Creating a final arrangements document
Funeral arrangements can be hard to think about
This is a very difficult topic for many, but planning some of the details can be a great relief to your survivors. A funeral is one of the most stressful and expensive consumer purchases a family can make. Final arrangements are an important financial transaction and many times these decisions are made at a time of bereavement and duress. Decisions and choices usually made when a person is in shock, having feelings of guilt, remorse and sense of loss that can cloud our judgment. Many times the act of spending money can get confused with caring or expressions of love.
Making your own final arrangements assures that your wishes are carried out and spares your loved ones from facing decisions that can be both emotionally and financially difficult.
A final arrangements document is a very personal matter and with the diversity of cultures, customs and religious preference there will be many things this list will not address.
A basic final arrangement document might include:
- The name of the mortuary or other institution that will handle the burial or cremation and other funeral arrangements
- Whether or not you wish to be embalmed
- The type of casket or container in which your remains will be buried or cremated.
- Do you want the container to be present at any after death ceremony
- The details of any ceremony that you want before the burial or cremation
- Identify who will be your pallbearers, if you wish to have them
- Where your remains will be buried, stored or your ashes scattered
- The details of any ceremony you may want to accompany your burial, or scattering.
- This could include music, prayers, readings and who you would like to do those readings
- Details of the marker, should you want one, to show where you are buried or interred.
Check list for planning final arrangement:
- Biographical information - Full name ( women will need maiden name)
- Resident of present state - number of years
- Place of birth (city, county ,state/province, country)
- Date of birth - (month, day , year)
- Social security number
- Employed by or retired from-
- Martial Status
- Name of spouse
- Name of Father
- Father's place of birth and year
- Mother's maiden name
- Mother's place of birth and year
- Education ( grade school, high school, vocational school, college)
- Religious affiliations
- Name of children and their addresses
- Military service( branch and rank)
- Date of enlistment/date of discharge
- Fraternal groups, service groups, union memberships
- Special recognitions
- List of relatives and friends names and numbers to notify
- Funeral home to contact( name address and telephone number)
- Name of Funeral Director
- Location of prearrangement contract if applicable
- Location of preferred service
- Officiating clergy and telephone number
- Names of Pall bearers
- Music you want
- Flowers you would prefer
- Memorial Services
- Other requests
- Cemetery location , address and telephone number and arrangements
- Location of deed for plot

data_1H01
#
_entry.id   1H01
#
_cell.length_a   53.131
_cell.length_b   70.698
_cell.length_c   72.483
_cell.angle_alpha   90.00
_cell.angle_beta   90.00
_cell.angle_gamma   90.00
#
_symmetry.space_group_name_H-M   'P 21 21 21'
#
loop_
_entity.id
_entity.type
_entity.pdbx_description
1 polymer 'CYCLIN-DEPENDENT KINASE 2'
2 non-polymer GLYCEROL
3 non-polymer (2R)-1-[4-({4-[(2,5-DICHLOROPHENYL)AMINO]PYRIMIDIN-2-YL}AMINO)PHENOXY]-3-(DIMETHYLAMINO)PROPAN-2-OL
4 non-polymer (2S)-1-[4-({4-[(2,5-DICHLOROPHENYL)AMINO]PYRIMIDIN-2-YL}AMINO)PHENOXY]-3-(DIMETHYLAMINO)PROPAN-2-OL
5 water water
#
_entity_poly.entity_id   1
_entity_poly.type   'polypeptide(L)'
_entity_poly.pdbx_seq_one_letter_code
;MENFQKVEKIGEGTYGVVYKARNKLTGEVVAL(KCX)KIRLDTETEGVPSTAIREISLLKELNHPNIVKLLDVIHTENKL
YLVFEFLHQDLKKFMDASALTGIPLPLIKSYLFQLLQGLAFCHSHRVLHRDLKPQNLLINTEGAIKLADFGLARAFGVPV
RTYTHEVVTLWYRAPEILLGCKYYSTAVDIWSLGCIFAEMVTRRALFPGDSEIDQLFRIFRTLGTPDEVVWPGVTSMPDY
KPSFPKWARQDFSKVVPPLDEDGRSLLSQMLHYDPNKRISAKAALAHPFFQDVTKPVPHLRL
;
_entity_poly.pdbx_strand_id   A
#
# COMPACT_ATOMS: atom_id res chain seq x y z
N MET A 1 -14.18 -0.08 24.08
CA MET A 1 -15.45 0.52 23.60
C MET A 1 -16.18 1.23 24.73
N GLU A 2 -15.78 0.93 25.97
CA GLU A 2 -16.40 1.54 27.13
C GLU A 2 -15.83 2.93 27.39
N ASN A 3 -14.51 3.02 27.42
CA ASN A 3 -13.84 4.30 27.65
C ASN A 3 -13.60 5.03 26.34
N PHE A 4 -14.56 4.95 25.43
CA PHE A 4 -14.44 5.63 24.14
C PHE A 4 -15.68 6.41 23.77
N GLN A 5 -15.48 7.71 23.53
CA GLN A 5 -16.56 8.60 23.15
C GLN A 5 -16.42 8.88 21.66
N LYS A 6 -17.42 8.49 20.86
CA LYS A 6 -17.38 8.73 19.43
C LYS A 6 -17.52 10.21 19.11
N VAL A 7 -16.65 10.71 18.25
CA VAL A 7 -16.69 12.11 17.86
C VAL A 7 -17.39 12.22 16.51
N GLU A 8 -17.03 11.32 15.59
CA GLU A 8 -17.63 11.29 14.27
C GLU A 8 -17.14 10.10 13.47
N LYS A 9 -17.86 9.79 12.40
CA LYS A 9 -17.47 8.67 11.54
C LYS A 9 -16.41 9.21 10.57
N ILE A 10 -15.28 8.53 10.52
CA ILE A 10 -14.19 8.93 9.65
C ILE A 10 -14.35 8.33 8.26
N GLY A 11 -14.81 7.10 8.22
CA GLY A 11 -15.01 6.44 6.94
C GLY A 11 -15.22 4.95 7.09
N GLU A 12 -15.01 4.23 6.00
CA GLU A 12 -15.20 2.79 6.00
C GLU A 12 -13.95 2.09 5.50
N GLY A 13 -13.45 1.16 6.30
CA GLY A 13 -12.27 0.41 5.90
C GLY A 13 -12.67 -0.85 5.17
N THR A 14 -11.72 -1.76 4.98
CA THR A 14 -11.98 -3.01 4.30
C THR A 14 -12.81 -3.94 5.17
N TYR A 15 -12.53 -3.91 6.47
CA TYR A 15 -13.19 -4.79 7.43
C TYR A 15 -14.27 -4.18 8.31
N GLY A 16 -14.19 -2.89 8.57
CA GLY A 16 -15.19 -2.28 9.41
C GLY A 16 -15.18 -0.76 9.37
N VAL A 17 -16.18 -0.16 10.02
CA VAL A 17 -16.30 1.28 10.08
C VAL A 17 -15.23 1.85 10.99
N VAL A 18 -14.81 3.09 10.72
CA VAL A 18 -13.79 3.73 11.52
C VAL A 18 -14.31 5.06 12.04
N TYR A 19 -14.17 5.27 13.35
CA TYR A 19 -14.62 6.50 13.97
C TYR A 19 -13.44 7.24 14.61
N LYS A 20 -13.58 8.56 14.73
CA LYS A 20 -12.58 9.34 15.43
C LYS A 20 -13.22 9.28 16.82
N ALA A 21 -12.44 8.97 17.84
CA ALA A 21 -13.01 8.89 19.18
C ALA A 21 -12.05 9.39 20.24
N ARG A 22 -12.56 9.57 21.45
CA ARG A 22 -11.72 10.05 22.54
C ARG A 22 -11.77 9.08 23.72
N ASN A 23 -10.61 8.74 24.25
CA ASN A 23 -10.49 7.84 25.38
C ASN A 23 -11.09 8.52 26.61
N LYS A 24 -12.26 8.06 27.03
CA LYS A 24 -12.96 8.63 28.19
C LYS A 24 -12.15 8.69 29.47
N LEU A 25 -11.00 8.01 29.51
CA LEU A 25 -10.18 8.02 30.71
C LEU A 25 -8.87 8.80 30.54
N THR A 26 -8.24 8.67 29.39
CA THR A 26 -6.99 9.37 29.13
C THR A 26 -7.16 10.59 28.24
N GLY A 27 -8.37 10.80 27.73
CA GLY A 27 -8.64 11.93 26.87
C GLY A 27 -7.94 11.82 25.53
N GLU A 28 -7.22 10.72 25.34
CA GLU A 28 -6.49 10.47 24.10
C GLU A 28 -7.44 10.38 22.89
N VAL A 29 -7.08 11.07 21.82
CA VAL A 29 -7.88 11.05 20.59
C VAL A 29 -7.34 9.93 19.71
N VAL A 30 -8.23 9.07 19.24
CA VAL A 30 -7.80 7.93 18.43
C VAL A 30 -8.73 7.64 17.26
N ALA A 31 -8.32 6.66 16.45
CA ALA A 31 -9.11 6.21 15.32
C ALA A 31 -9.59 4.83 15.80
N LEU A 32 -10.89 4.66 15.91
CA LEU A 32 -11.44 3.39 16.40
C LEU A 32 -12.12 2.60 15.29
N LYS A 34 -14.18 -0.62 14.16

- Name plot can be found -the section/plot number / block number
- Special instructions for funeral arrangements
Once you have all this information recorded, it must be put in a safe place. Please note that a safety deposit box is not an option as it will be frozen at the time of your death. Make your family and attorney aware of where this information is to be kept so that it is available when the time comes.
Many families are not aware there are claims and benefits that can be applied for.
Social security- When a deceased person has worked under social security , his/her dependents may be eligible for certain benefits such as death payment, survivor benefits, and Medicare benefits. These payments are not given automatically, and must be applied for through your local Social Security Office.
Veteran's Benefits- The families of honorably discharged veterans may be entitled to a number of special benefits following a death of the veteran. This may include plot allowance, burial allowance, headstone, death pension, and burial flag. Contact the Veteran's Administration for more information on funeral arrangements.
Where do I look for help in making final arrangements?
Choosing the institution that will handle your burial services is probably the most important decision you can make from and economic standpoint. There are several avenues you can explore. There are funeral or memorial societies that by joining they will help you find local mortuaries that will assist you and your survivors and assure that you are charged a reasonable price. Many societies serve as watchdogs for the industry and will make sure that you get and pay only for the services you chose.
Each society is different, but you will be able to choose the final arrangements you want. Each society will distribute information regarding options and explain the legal rules that apply to the final arrangements. If you would like more information you can look up Funeral and Advisory Services in the yellow pages in your area.
If you do not want to join a society, you can look for a mortuary or funeral home on your own. Shop around to find the facility that best meets your needs to handle funeral arrangements .